On Saturday, April 8, 2006 at 5:35 PM, ten Companies of Los Angeles Firefighters, three LAFD Rescue Ambulances, one Heavy Rescue, one Urban Search and Rescue Unit, two Helicopters, one EMS Battalion Captain, two Battalion Chief Officer Command Teams and one Division Chief Officer Command Team under the direction of Battalion Chief Michael Bowman responded to a Swift Water Rescue reported near 13142 West Foothill Boulevard in Sylmar.
Despite fair weather, local flood control channels remain swelled with recent stormwater, causing the Los Angeles Fire Department to remain in a "River Rescue" preparedness status.
When a 9-1-1 caller reported persons in distress within the Pacoima Wash, seventy-three LAFD personnel from across a broad expanse of the San Fernando Valley sprang quickly into action on the ground and in the air as Firefighter/Dispatchers queried callers to determine that two young girls were imperiled in frigid fast-moving water.
Guided by the LAFD Computer-Aided Dispatch system and Firefighter/Dispatcher's expertise, Pacoima-based Engine Company 98 was sent downstream to a pre-planned rescue point near the intersection of Del Sur Street and Haddon Avenue.
Traveling unimpaired to the scene as they donned flotation vests, sneakers and water rescue headgear, they alighted from the Engine at lightning speed with bolt cutters to breach a locked gate and then rapidly position their apparatus as a hard-point to anchor rescue - or recovery - operations from alongside the trapezoidal channel.
Within moments of their arrival, they saw the two girls no more than 100 yards upstream in the 20 mile-per-hour water.
Knowing that both girls, clad in dark clothes, were as little as three-hundred yards from the profound danger of churning and life-taking waters near a clamshell dam, Firefighter Mike Celestino grabbed Engine 98's life ring flotation device with tether as his colleagues secured him to the Engine with a rescue line. Witnesses describe these vital tasks being completed in split-seconds.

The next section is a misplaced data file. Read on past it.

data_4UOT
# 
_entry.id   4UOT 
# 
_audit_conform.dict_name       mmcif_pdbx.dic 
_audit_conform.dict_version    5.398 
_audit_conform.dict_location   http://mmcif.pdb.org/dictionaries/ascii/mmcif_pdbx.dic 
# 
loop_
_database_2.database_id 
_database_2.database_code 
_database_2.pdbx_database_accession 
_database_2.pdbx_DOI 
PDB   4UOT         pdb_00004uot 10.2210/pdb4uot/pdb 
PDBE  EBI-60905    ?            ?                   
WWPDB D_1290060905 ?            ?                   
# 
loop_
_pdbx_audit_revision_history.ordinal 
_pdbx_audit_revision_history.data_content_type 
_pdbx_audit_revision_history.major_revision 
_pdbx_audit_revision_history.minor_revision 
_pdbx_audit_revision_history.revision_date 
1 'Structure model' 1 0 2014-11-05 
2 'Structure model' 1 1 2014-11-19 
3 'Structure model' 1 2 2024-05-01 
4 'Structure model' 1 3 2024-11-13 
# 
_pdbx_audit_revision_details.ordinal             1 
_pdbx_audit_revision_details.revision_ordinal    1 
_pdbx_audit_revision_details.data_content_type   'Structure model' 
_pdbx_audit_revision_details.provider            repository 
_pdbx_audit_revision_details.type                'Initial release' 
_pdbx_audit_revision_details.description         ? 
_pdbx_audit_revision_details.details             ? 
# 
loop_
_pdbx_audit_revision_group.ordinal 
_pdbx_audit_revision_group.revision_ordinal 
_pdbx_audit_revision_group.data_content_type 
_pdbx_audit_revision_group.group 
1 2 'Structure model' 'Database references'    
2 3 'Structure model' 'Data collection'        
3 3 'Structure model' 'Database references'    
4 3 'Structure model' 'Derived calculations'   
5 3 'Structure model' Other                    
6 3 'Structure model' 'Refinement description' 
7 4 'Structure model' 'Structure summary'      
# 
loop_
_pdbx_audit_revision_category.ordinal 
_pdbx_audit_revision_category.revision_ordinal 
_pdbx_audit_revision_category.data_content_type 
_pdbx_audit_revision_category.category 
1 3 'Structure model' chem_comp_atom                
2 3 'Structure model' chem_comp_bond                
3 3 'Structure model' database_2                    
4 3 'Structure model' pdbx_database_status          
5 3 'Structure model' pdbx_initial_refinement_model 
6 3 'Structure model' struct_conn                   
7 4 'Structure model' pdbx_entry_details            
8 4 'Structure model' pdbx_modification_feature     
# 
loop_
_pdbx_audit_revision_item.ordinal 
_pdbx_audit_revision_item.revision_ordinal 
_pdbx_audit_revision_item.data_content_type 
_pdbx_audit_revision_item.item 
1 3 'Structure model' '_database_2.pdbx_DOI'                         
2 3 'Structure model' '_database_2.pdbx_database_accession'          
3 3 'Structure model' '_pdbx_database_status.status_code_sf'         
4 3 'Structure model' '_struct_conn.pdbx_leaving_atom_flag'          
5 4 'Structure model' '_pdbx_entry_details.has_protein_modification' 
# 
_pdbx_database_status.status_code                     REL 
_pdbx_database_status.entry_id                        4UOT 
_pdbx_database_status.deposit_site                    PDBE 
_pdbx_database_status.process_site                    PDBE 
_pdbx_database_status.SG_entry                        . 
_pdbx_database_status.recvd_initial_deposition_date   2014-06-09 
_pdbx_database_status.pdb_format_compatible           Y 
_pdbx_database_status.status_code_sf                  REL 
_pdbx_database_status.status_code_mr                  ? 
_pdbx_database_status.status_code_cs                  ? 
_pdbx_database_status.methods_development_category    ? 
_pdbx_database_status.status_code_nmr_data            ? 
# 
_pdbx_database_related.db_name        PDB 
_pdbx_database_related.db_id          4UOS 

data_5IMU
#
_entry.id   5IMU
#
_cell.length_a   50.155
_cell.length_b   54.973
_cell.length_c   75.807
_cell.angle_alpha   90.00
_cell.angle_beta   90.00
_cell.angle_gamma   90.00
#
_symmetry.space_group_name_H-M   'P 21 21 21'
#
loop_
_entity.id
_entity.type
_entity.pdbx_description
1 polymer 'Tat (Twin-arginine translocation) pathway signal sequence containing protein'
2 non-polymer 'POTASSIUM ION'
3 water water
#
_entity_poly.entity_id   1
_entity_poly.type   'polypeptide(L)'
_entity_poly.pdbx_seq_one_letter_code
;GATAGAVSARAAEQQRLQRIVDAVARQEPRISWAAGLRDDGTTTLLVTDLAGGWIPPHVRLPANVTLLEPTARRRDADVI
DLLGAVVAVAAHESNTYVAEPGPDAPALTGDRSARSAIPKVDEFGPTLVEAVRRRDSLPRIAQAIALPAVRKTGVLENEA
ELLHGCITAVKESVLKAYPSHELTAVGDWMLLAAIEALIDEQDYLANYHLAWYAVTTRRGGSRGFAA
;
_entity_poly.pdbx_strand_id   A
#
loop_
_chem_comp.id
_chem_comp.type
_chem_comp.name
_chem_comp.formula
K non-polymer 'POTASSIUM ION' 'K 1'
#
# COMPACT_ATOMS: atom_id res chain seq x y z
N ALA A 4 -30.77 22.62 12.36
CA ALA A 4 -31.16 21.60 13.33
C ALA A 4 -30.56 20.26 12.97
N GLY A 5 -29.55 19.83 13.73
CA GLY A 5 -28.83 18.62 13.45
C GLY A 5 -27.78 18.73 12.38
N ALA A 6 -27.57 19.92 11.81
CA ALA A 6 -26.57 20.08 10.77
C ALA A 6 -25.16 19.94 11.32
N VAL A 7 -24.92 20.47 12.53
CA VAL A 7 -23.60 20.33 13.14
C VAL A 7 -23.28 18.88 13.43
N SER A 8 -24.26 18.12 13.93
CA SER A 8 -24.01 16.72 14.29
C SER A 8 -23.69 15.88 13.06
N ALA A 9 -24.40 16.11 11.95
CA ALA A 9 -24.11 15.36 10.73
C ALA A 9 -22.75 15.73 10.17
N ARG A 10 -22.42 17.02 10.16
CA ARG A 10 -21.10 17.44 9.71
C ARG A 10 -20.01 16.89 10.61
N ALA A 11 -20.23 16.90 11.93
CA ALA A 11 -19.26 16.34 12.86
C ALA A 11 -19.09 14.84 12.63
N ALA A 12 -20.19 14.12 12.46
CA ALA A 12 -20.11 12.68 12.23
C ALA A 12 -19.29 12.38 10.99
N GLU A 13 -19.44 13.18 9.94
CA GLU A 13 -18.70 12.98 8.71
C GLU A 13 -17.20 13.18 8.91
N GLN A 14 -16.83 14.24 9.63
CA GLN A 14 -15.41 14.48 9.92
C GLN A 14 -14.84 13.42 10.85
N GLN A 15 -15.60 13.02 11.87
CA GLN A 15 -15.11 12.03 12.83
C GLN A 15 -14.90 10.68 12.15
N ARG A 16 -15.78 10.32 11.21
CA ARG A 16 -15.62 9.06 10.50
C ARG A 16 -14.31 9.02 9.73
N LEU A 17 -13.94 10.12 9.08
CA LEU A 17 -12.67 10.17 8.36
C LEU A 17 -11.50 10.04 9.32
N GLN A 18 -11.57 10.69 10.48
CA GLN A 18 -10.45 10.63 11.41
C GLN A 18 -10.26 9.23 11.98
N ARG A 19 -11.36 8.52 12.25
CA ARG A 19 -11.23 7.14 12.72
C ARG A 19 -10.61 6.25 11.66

Knowing he would have only one chance to rescue the girls, Firefighter Celestino sprinted down the 45-degree concrete channel embankment and leaned out over the water to extend the life ring to the oldest girl.
The 16 year-old grabbed the ring as her rescuer began to run down the edge of the channel to lessen the force of the rapidly moving water. The younger girl, 11 years of age, held strongly to the older girl but was unable to grab the ring.
As the trio moved down the channel for seconds that seemed like an eternity, Firefighter Celestino was able to pull both children to the waters edge and attempted to hold them until members of Engine Company 98 could get into position to assist him.
Noticing that the younger girl was losing her grip on the older girl and might be swept away, Firefighter Celestino partially entered the water in order to fully capture the youngest victim.
He was successful and both girls were soon brought to dry level ground.
As the sixteen year-old Pacoima girl and her 11 year-old cousin from Littlerock were wrapped in Firefighters turnout jackets and later warm blankets in an LAFD ambulance, they stated that they had been playing near the flood control channel when they fell or slipped in.
With an accompanying parent who later arrived at the rescue site, the girls were transported in good condition by LAFD ambulance to Providence Holy Cross Medical Center in Mission Hills for treatment of multiple abrasions sustained in their three mile trip down the concrete lined urban river.
As the Captain of Engine 98 stated "If we had arrived seconds later we wouldn't have been able to save them".
Submitted by Brian Humphrey, Spokesman
Los Angeles Fire Department
Special Thanks and Photo Credits to
Battalion Chief Evan Williams, Battalion 14 blog